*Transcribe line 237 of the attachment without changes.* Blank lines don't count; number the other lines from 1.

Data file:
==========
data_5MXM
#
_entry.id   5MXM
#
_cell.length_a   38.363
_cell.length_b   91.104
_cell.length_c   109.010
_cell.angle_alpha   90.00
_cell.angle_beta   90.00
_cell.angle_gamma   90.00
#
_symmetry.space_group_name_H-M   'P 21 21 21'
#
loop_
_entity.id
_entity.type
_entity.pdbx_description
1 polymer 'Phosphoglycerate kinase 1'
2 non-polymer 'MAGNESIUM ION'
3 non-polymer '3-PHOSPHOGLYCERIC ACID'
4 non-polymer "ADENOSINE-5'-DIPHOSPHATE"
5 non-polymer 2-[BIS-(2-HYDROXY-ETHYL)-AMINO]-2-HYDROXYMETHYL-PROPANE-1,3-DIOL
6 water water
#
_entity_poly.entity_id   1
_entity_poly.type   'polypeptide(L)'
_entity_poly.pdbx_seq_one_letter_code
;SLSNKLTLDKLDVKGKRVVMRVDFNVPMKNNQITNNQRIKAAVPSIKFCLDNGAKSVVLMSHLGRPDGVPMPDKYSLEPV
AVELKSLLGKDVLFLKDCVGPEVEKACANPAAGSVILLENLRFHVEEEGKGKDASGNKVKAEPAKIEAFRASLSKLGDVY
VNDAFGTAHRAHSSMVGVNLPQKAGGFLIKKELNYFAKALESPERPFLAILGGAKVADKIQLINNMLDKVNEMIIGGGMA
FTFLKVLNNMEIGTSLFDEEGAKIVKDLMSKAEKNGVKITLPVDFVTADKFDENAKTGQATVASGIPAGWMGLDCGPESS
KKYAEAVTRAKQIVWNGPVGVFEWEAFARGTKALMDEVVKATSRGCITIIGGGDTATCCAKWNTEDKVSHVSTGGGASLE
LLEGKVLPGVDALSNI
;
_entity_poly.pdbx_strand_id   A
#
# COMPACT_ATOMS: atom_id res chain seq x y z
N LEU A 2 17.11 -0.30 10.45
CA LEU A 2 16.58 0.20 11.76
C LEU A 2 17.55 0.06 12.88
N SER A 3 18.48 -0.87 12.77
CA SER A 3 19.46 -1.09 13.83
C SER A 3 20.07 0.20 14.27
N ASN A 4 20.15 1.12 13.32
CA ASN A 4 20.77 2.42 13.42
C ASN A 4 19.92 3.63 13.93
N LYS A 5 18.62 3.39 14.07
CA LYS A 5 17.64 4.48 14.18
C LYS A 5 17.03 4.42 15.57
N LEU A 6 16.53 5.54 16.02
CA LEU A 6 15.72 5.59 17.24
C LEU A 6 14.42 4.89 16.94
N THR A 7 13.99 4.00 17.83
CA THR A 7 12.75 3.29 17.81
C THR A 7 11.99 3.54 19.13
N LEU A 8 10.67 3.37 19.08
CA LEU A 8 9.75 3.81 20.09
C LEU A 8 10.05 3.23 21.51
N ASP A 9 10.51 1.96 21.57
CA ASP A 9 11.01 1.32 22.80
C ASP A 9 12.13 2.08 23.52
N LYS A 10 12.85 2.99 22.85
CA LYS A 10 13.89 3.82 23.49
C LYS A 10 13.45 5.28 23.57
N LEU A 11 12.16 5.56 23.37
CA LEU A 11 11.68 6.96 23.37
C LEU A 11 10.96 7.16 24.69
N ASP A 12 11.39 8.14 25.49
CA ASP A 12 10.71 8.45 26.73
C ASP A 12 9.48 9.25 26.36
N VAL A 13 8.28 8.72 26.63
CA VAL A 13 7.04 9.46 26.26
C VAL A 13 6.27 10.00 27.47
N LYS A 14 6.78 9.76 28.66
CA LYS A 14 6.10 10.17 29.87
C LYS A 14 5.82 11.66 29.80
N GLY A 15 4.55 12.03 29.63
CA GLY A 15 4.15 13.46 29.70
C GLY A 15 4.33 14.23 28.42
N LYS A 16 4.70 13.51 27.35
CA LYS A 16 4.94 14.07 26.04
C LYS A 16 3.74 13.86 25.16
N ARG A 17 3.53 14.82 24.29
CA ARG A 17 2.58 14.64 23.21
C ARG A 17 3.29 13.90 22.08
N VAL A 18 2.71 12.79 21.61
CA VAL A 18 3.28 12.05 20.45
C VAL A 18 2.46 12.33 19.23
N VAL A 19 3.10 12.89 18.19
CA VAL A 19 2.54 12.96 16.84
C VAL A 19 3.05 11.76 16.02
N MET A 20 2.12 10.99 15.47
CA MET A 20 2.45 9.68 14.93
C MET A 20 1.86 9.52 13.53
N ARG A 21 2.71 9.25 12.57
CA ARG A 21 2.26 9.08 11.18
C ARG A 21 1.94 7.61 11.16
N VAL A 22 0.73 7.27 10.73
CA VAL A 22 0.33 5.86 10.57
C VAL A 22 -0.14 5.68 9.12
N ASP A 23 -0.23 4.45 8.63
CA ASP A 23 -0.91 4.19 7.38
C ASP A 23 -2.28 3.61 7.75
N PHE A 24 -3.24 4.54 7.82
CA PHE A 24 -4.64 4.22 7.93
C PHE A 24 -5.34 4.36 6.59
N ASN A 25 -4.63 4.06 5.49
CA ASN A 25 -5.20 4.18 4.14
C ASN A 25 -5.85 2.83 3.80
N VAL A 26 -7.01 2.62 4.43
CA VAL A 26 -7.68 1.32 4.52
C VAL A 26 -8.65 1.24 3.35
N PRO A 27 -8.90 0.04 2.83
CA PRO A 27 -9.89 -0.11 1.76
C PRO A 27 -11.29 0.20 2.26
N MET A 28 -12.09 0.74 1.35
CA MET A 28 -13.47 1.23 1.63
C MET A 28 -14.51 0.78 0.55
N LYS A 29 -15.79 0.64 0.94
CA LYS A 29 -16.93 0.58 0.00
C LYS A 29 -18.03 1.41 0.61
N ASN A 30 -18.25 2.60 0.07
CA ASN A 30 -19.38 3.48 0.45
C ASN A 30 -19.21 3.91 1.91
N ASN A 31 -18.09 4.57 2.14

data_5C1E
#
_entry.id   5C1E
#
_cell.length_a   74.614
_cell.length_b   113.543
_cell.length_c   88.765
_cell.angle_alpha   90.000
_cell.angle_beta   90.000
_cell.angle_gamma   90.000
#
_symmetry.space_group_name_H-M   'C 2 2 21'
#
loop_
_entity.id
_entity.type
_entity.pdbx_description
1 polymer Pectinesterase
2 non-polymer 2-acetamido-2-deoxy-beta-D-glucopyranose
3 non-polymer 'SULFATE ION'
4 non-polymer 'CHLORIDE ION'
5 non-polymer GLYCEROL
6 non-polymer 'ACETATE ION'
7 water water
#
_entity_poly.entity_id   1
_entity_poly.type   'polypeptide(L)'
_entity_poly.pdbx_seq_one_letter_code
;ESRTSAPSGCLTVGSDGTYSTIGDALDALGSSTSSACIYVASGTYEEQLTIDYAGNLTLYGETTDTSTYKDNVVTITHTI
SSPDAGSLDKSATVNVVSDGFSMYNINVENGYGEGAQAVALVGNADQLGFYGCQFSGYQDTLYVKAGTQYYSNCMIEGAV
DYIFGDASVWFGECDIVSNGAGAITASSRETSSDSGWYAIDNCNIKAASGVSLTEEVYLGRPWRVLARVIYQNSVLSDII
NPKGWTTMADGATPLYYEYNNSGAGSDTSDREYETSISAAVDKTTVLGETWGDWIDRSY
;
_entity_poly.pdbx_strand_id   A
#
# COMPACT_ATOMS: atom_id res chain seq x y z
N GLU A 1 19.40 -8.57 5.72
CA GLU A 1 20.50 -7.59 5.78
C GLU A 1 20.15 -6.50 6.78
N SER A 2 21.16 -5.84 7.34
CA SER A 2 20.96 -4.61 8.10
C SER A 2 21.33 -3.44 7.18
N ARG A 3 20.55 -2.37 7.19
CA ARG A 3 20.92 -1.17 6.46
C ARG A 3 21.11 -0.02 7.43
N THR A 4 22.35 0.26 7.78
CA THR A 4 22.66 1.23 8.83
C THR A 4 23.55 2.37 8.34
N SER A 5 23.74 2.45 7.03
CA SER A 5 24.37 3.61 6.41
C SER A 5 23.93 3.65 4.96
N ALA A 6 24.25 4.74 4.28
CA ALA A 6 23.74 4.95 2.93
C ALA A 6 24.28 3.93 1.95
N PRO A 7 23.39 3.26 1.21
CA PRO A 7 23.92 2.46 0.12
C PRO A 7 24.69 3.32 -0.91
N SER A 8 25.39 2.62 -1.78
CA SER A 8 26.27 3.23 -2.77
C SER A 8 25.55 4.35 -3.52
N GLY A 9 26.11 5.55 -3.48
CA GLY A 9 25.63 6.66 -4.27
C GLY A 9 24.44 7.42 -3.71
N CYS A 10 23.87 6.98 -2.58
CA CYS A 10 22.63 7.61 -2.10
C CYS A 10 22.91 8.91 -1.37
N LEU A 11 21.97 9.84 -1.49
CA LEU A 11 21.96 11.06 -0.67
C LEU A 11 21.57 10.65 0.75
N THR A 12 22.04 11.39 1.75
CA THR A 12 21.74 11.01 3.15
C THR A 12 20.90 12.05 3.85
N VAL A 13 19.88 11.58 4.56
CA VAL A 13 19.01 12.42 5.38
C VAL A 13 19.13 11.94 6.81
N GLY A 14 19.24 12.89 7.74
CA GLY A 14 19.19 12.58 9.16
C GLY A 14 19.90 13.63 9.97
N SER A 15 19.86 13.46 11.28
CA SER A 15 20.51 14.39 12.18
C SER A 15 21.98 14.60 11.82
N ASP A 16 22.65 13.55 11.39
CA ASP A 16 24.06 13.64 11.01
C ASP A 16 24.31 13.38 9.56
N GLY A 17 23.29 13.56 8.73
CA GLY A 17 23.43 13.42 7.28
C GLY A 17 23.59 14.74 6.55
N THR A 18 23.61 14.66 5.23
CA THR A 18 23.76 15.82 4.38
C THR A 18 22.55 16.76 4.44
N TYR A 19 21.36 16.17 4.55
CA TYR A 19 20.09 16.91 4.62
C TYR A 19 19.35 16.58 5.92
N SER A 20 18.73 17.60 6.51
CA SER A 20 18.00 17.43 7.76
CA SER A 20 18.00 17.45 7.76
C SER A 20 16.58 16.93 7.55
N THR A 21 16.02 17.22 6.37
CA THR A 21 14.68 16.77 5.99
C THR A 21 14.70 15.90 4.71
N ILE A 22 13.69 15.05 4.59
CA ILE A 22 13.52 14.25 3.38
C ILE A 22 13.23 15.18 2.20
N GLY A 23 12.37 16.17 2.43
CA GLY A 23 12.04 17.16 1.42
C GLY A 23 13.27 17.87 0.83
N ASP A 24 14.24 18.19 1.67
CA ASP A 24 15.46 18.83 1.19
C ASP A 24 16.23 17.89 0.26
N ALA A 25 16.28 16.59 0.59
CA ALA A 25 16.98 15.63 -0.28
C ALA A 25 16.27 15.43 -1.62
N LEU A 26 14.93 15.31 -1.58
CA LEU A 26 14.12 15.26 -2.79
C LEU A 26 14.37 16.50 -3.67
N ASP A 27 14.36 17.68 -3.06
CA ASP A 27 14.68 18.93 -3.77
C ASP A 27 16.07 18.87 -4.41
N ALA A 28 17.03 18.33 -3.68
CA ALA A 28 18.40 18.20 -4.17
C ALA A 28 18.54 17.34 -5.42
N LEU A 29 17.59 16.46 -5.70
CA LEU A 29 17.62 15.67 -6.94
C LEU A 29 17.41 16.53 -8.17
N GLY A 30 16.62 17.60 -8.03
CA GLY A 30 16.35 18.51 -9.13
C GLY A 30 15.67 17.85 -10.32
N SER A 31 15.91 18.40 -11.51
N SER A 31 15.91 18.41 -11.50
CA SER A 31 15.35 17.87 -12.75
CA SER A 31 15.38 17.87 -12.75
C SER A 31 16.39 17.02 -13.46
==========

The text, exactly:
C ALA A 25 16.27 15.43 -1.62